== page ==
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As promised, here are the answers to the “first lines” challenge I posted last week. Click here if you’d like to try to guess some of the books before reading the answers below.

Last night I dreamt I went to Manderley again.

—The opening of Rebecca (1938) by Daphne du Maurier


1. “Once upon a time … a little girl lived in the Big Woods”: the opening of the Little House series has the cadence of a fairy tale.
—Caroline Fraser, Prairie Fires: The American Dreams of Laura Ingalls Wilder (2017) [Pulitzer Prize for Biography]

2. Lieutenant Commander Peter Holmes of the Royal Australian Navy woke soon after dawn.
—Nevil Shute, On the Beach (1957)

3. It was a quiet morning, the town covered over with darkness and at ease in bed.
—Ray Bradbury, Dandelion Wine (1957)

4. On Friday, August third, 1923, the morning after President Harding’s death, reporters followed the widow, the Vice President, and Charles Carter, the magician.
—Glen David Gold, Carter Beats the Devil (2001)

5. It was a bright cold day in April, and the clocks were striking thirteen.
—George Orwell, 1984 (1949)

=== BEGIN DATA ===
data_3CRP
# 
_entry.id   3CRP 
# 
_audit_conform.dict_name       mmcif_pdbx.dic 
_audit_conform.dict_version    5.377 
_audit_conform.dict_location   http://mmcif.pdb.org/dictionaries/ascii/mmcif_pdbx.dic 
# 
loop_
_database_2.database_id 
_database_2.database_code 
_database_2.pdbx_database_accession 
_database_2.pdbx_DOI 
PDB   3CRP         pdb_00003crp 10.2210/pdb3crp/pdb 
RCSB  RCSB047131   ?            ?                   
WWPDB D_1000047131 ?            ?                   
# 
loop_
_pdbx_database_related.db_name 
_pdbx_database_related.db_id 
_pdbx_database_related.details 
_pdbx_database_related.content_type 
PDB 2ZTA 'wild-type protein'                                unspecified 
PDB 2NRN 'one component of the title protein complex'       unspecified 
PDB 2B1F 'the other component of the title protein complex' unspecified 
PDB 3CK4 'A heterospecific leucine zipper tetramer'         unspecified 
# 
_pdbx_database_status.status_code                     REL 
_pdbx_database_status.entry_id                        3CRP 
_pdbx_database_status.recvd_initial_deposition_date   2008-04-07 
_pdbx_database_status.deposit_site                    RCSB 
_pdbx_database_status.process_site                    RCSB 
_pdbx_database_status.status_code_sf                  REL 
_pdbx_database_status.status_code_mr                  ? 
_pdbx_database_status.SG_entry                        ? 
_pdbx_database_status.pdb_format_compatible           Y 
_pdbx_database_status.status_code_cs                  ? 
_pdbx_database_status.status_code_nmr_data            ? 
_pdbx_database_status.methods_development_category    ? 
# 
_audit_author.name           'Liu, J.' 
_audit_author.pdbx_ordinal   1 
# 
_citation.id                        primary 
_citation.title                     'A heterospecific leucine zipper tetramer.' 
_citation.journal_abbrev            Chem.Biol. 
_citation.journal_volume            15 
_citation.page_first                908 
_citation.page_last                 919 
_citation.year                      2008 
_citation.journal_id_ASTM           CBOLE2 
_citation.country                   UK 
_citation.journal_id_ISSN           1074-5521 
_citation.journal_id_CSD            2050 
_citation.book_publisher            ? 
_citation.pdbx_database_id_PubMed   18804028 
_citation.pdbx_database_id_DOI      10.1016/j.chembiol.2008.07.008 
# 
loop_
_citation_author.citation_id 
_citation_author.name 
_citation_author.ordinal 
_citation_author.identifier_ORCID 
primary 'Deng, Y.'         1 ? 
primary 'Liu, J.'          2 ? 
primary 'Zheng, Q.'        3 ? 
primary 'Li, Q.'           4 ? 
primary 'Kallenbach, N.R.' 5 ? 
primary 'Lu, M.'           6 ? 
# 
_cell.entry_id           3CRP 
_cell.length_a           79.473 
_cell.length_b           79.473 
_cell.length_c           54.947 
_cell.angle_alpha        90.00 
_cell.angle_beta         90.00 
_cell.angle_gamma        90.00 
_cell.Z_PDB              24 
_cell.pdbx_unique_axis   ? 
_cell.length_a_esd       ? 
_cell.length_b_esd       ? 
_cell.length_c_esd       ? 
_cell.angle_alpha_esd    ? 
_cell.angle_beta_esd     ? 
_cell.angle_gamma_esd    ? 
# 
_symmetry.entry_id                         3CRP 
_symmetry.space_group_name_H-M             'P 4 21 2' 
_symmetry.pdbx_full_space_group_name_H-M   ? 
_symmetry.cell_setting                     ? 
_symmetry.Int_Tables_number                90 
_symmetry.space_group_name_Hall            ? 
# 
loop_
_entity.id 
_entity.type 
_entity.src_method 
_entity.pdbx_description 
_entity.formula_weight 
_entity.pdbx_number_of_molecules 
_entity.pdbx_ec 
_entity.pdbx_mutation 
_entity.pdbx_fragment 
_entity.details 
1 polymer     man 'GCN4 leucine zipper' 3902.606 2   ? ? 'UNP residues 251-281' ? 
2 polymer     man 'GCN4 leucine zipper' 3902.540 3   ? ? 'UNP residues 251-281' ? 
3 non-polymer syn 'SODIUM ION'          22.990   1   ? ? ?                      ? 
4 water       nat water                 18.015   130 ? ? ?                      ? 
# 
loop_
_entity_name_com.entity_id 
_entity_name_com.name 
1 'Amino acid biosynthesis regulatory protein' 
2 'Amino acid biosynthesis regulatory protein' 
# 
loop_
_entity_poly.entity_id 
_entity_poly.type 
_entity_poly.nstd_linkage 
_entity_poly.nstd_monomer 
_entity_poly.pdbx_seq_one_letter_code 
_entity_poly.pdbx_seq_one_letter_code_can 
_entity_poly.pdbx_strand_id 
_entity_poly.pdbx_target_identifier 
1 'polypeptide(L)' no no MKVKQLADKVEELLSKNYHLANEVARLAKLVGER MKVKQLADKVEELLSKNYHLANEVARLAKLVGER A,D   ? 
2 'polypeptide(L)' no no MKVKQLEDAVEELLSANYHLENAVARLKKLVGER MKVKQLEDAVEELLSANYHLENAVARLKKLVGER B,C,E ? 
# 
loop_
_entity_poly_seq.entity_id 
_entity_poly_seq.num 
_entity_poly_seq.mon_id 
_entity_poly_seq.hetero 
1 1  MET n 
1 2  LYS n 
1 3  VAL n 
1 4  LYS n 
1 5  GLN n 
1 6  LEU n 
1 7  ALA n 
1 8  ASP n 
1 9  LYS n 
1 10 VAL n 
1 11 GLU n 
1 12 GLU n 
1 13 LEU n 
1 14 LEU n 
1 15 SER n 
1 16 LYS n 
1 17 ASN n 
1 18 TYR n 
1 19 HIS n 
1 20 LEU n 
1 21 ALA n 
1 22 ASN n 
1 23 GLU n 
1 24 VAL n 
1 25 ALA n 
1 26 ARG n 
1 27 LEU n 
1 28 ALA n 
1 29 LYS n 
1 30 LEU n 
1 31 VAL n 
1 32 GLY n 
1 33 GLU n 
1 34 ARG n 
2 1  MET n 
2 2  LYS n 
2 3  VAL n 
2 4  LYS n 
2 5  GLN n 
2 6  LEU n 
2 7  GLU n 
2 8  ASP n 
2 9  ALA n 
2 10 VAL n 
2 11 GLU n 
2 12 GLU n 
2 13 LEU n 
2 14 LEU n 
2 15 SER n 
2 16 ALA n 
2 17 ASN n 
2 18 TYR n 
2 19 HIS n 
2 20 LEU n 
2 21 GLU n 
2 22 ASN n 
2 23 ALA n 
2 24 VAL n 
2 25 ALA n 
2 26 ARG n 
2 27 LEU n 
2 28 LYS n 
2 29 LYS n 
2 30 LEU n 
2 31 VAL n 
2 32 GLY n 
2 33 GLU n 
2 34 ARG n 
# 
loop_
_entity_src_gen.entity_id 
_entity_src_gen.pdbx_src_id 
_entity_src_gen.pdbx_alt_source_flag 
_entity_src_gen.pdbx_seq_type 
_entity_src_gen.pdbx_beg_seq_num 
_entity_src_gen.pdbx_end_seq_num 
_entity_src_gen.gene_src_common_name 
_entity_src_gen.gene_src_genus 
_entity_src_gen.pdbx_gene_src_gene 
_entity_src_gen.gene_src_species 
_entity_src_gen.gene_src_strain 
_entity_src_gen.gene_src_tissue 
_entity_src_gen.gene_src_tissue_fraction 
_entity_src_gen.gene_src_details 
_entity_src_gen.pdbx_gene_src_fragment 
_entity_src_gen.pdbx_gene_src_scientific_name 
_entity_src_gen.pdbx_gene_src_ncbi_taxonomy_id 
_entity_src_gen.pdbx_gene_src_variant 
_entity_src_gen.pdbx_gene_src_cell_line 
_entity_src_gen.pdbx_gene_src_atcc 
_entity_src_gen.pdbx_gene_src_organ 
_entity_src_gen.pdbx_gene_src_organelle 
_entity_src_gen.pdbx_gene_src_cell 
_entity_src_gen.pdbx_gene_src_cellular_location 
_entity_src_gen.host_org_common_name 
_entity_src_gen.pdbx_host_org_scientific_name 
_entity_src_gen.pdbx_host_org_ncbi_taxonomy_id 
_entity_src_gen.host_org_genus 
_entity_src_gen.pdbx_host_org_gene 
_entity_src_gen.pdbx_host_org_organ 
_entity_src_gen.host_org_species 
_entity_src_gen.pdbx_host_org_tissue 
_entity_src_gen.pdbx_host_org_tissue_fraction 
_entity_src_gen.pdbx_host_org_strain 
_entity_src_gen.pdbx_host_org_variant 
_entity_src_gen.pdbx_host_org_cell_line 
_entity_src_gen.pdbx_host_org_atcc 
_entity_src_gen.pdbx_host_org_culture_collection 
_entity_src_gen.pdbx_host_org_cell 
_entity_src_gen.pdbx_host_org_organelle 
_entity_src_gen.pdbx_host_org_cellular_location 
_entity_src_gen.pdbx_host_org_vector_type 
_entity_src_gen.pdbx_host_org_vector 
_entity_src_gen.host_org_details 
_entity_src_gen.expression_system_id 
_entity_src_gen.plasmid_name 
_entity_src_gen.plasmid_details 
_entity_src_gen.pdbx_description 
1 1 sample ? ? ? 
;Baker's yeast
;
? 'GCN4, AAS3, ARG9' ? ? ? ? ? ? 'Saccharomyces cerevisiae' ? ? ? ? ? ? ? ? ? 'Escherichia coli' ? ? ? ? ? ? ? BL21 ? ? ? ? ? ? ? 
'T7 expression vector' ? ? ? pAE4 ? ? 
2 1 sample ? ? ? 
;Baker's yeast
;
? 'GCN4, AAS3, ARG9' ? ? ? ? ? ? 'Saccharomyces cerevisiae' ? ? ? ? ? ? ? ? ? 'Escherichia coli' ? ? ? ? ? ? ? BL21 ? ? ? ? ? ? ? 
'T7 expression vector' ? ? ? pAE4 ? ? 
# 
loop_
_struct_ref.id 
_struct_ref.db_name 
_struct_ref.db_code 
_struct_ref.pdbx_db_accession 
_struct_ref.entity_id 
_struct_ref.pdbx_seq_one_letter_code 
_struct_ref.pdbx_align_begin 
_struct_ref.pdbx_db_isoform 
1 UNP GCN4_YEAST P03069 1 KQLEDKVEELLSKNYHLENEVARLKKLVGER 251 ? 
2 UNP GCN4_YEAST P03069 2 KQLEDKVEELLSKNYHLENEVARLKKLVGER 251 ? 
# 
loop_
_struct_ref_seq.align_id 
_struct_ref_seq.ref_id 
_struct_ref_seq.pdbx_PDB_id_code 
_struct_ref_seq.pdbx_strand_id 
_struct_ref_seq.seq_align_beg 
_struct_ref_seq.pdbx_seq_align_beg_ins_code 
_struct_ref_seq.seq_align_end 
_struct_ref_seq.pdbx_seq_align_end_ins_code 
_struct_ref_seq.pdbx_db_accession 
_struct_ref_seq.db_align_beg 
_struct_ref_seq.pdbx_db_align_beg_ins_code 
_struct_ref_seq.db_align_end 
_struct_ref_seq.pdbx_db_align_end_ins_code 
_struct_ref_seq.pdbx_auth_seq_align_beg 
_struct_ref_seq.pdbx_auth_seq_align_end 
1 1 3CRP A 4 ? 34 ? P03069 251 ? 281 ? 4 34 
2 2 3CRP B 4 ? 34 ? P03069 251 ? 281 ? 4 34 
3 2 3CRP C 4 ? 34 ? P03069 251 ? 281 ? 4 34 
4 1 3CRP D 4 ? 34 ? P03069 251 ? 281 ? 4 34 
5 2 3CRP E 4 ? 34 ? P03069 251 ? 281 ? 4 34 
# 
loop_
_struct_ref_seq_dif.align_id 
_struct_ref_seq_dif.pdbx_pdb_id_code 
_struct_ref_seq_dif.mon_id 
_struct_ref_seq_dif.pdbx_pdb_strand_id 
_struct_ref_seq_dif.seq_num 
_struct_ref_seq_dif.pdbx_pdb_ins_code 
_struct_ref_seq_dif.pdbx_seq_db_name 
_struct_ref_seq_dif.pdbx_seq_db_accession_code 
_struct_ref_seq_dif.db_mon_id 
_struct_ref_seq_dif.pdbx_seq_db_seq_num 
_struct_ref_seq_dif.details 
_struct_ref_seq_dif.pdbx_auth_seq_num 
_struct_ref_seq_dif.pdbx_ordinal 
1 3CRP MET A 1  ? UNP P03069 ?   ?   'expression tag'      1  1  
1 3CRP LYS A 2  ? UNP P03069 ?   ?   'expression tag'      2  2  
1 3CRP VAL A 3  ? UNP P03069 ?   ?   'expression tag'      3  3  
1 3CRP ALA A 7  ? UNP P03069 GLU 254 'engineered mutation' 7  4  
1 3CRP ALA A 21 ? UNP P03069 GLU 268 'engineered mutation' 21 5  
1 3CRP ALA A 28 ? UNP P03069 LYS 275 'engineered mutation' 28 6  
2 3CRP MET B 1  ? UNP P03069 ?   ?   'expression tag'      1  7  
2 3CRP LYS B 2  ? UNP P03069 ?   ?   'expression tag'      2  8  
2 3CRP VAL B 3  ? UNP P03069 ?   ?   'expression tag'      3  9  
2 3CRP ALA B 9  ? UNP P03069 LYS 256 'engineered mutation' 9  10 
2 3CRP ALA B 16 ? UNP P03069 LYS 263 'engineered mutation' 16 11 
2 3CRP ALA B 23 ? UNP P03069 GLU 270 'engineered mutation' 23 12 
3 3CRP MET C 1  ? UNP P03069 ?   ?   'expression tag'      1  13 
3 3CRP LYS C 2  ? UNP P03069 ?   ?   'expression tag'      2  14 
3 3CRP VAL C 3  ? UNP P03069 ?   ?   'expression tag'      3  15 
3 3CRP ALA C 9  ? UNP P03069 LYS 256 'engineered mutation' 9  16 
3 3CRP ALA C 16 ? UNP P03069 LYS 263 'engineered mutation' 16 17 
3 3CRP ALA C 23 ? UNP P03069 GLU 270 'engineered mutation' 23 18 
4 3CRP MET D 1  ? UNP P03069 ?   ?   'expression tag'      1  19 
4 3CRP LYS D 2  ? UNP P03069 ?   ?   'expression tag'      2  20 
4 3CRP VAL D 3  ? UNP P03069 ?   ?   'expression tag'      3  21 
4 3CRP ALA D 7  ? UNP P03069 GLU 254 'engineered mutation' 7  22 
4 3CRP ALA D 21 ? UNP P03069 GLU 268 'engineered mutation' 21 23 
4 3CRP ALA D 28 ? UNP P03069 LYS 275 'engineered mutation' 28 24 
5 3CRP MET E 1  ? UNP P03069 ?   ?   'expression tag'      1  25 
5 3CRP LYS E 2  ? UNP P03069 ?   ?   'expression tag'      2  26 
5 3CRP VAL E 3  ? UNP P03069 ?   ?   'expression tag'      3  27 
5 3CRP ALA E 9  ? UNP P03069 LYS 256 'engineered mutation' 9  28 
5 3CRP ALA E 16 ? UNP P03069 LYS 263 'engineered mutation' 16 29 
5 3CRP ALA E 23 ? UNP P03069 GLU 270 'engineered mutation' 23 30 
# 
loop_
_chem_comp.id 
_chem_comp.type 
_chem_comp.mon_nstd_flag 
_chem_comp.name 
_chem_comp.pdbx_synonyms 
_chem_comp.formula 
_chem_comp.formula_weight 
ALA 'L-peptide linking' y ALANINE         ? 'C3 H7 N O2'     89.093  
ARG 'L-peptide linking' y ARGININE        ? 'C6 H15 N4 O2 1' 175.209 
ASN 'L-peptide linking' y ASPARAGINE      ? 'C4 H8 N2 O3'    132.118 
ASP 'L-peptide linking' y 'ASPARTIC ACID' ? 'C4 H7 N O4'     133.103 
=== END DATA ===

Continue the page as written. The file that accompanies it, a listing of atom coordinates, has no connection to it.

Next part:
6. The scent and smoke and sweat of a casino are nauseating at three in the morning.
—Ian Fleming, Casino Royale (1953)

7. The village of Holcomb stands on the high wheat plains of western Kansas, a lonesome area that other Kansans call “out there.”
—Truman Capote, In Cold Blood (1965)

8. Even in Los Angeles, where there is no shortage of remarkable hairdos, Harry Peak attracted attention.
—Susan Orlean, The Library Book (2018)

9. The studio was filled with the rich odour of roses, and when the light summer wind stirred amidst the trees of the garden, there came through the open door the heavy scent of the lilac, or the more delicate perfume of the pink-flowering thorn.
—Oscar Wilde, The Picture of Dorian Gray (1890)

10. I do not propose to add anything to what has already been written concerning the loss of the Lady Vain.
—H.G. Wells, The Island of Dr. Moreau (1896)

Holiday Bonus: The story had held us, round the fire, sufficiently breathless, but except the obvious remark that it was gruesome, as, on Christmas Eve in an old house, a strange tale should essentially be, I remember no comment uttered till somebody happened to note it as the only case he had met in which such a visitation had fallen on a child.
—Henry James, The Turn of the Screw (1898)

Double-Secret-Probation Bonus Round: This is the story of how a middle-aged spinster lost her mind, deserted her domestic gods in the city, took a furnished house for the summer out of town, and found herself involved in one of those mysterious crimes that keep our newspapers and detective agencies happy and prosperous.
—Mary Roberts Rinehart, The Circular Staircase (1908)

Congrats to Marina Sofia who guessed three of these correctly!

Which one(s) do you think you should have gotten? Which one was easiest? Which one was impossible?